prescribes the punishment for committing them, as distinguished from the procedural law
which provides or regulates the steps by which one who commits a crime is to be punished.
(22 C. J. S., 49.) Preliminary investigation is eminently and essentially remedial; it is the first
step taken in a criminal prosecution.

As a rule of evidence, section 11 of Rule 108 is also procedural.

The distinction between "remedy" and "substantive right" is incapable of exact definition.
The difference is somewhat a question of degree. It is difficult to draw a line in any particular
case beyond which legislative power over remedy and procedure can pass without touching
upon the substantive rights of parties affected, as it is impossible to fix that boundary by
general condition. (State vs. Pavelick, 279 P., 1102.)
G.R. No. L-23614 February 27, 1970

PEDRO M. BERMEJO & JOVITA CAMORIN, petitioner-appellant,

ISIDRO BARRIOS, ET AL., respondents-appellees.

G.R. No. L-23615 February 27, 1970

JOVITA CARMORIN, petitioner-appellant,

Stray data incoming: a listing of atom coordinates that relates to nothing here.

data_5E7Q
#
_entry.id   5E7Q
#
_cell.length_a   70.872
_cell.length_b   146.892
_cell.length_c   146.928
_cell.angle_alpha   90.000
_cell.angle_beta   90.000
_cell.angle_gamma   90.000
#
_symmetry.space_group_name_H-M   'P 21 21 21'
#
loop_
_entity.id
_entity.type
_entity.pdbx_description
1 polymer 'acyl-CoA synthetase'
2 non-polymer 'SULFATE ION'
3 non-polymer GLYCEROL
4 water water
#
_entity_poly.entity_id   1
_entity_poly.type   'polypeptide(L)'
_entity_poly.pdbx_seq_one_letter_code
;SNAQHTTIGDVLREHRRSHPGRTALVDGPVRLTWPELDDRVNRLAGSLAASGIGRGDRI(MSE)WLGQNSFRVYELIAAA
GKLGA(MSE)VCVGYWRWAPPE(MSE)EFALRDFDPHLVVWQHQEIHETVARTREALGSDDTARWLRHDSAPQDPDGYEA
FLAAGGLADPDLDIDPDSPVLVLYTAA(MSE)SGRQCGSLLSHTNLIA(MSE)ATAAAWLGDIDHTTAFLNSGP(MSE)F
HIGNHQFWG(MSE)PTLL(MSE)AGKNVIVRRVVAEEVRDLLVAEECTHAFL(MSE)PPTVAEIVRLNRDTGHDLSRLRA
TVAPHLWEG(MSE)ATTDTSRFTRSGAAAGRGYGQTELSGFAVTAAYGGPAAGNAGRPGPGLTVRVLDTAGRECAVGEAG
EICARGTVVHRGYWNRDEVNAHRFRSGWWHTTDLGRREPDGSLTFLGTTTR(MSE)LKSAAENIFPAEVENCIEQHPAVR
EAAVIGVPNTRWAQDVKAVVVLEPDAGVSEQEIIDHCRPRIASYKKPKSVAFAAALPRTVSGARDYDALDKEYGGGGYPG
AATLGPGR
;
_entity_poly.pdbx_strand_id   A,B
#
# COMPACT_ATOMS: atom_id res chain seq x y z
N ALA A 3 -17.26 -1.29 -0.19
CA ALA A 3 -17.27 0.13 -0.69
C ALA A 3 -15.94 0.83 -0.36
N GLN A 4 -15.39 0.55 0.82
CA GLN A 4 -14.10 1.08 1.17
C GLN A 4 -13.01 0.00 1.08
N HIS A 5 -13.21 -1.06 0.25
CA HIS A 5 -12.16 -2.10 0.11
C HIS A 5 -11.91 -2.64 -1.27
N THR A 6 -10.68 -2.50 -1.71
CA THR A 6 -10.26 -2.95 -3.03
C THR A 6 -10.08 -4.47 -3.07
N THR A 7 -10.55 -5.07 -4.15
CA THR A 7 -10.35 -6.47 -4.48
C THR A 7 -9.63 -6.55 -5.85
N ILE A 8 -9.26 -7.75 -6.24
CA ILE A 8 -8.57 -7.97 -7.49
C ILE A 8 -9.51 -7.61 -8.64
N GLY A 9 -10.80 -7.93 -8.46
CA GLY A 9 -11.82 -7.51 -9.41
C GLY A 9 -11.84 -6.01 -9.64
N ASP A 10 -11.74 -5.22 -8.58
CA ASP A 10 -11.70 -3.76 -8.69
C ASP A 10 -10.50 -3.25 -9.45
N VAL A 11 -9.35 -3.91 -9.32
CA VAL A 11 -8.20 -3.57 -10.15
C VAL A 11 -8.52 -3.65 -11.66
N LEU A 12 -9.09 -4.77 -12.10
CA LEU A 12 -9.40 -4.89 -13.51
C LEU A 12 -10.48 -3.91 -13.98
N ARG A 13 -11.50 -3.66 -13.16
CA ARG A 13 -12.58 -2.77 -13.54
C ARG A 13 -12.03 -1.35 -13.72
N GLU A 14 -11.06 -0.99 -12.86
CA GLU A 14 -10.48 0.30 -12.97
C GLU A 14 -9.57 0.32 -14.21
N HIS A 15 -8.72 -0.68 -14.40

ISIDRO BARRIOS, ET AL., respondents-appellees.


Petitioners were charged of the crime of falsification of public or official document. They
made it appear in an amended petition for habeas corpus that the same was signed and
sworn to by Julia Carmorin as one of the petitioners. However, it was in fact the
accused Julia "Doe"/Jovita Camorin who signed and swore to that petition as Julia

Relying on the certification of the city fiscal that a preliminary investigation had been
conducted a warrant of arrest was issued and a case was filed against the petitioners.

Petitoners filed a motion to quash alleging among others that the prosecutor did not
conduct preliminary investigation in their presence.

Respondent judge denied the motion to quash

Petitioner then filed a petition for certiorari before CFI of Capiz

It appears that petitioners requested for the re-scheduling of the preliminary

investigation on a certain date. However, the petitioners did not appear on the said date.

CFI dismissed the petitions